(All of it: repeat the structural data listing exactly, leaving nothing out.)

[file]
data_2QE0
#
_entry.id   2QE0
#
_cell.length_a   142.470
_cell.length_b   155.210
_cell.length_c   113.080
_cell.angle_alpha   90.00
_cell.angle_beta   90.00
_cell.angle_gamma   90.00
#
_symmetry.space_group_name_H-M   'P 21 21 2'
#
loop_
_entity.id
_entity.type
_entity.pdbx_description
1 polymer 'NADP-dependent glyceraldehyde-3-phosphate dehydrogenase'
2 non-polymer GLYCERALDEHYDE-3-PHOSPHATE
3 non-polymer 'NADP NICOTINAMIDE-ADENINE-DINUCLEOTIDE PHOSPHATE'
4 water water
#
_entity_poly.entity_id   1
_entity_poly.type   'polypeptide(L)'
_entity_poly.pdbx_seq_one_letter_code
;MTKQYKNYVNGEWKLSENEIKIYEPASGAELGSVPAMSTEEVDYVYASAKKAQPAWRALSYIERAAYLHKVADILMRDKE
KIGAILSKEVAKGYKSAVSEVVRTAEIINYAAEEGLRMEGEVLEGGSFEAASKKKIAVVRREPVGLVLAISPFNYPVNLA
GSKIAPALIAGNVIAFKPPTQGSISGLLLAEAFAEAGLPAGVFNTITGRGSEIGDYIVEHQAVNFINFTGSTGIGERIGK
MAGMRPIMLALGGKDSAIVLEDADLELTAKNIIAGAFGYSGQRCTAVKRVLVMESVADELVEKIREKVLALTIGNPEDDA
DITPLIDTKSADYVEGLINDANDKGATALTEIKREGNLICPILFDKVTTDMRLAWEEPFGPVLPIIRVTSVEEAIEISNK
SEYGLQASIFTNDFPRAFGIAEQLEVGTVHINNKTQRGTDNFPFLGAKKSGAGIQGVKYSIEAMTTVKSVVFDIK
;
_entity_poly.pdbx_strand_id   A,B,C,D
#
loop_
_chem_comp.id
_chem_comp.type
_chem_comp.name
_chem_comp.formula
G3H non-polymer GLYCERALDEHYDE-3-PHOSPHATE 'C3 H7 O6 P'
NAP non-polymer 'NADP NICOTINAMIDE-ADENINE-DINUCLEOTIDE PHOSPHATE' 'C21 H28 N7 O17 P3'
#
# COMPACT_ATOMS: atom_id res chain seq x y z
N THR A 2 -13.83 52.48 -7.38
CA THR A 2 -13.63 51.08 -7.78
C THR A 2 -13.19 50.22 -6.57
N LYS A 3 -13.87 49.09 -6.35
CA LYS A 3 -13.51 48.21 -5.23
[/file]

data_2QE0
#
_entry.id   2QE0
#
_cell.length_a   142.470
_cell.length_b   155.210
_cell.length_c   113.080
_cell.angle_alpha   90.00
_cell.angle_beta   90.00
_cell.angle_gamma   90.00
#
_symmetry.space_group_name_H-M   'P 21 21 2'
#
loop_
_entity.id
_entity.type
_entity.pdbx_description
1 polymer 'NADP-dependent glyceraldehyde-3-phosphate dehydrogenase'
2 non-polymer GLYCERALDEHYDE-3-PHOSPHATE
3 non-polymer 'NADP NICOTINAMIDE-ADENINE-DINUCLEOTIDE PHOSPHATE'
4 water water
#
_entity_poly.entity_id   1
_entity_poly.type   'polypeptide(L)'
_entity_poly.pdbx_seq_one_letter_code
;MTKQYKNYVNGEWKLSENEIKIYEPASGAELGSVPAMSTEEVDYVYASAKKAQPAWRALSYIERAAYLHKVADILMRDKE
KIGAILSKEVAKGYKSAVSEVVRTAEIINYAAEEGLRMEGEVLEGGSFEAASKKKIAVVRREPVGLVLAISPFNYPVNLA
GSKIAPALIAGNVIAFKPPTQGSISGLLLAEAFAEAGLPAGVFNTITGRGSEIGDYIVEHQAVNFINFTGSTGIGERIGK
MAGMRPIMLALGGKDSAIVLEDADLELTAKNIIAGAFGYSGQRCTAVKRVLVMESVADELVEKIREKVLALTIGNPEDDA
DITPLIDTKSADYVEGLINDANDKGATALTEIKREGNLICPILFDKVTTDMRLAWEEPFGPVLPIIRVTSVEEAIEISNK
SEYGLQASIFTNDFPRAFGIAEQLEVGTVHINNKTQRGTDNFPFLGAKKSGAGIQGVKYSIEAMTTVKSVVFDIK
;
_entity_poly.pdbx_strand_id   A,B,C,D
#
loop_
_chem_comp.id
_chem_comp.type
_chem_comp.name
_chem_comp.formula
G3H non-polymer GLYCERALDEHYDE-3-PHOSPHATE 'C3 H7 O6 P'
NAP non-polymer 'NADP NICOTINAMIDE-ADENINE-DINUCLEOTIDE PHOSPHATE' 'C21 H28 N7 O17 P3'
#
# COMPACT_ATOMS: atom_id res chain seq x y z
N THR A 2 -13.83 52.48 -7.38
CA THR A 2 -13.63 51.08 -7.78
C THR A 2 -13.19 50.22 -6.57
N LYS A 3 -13.87 49.09 -6.35
CA LYS A 3 -13.51 48.21 -5.23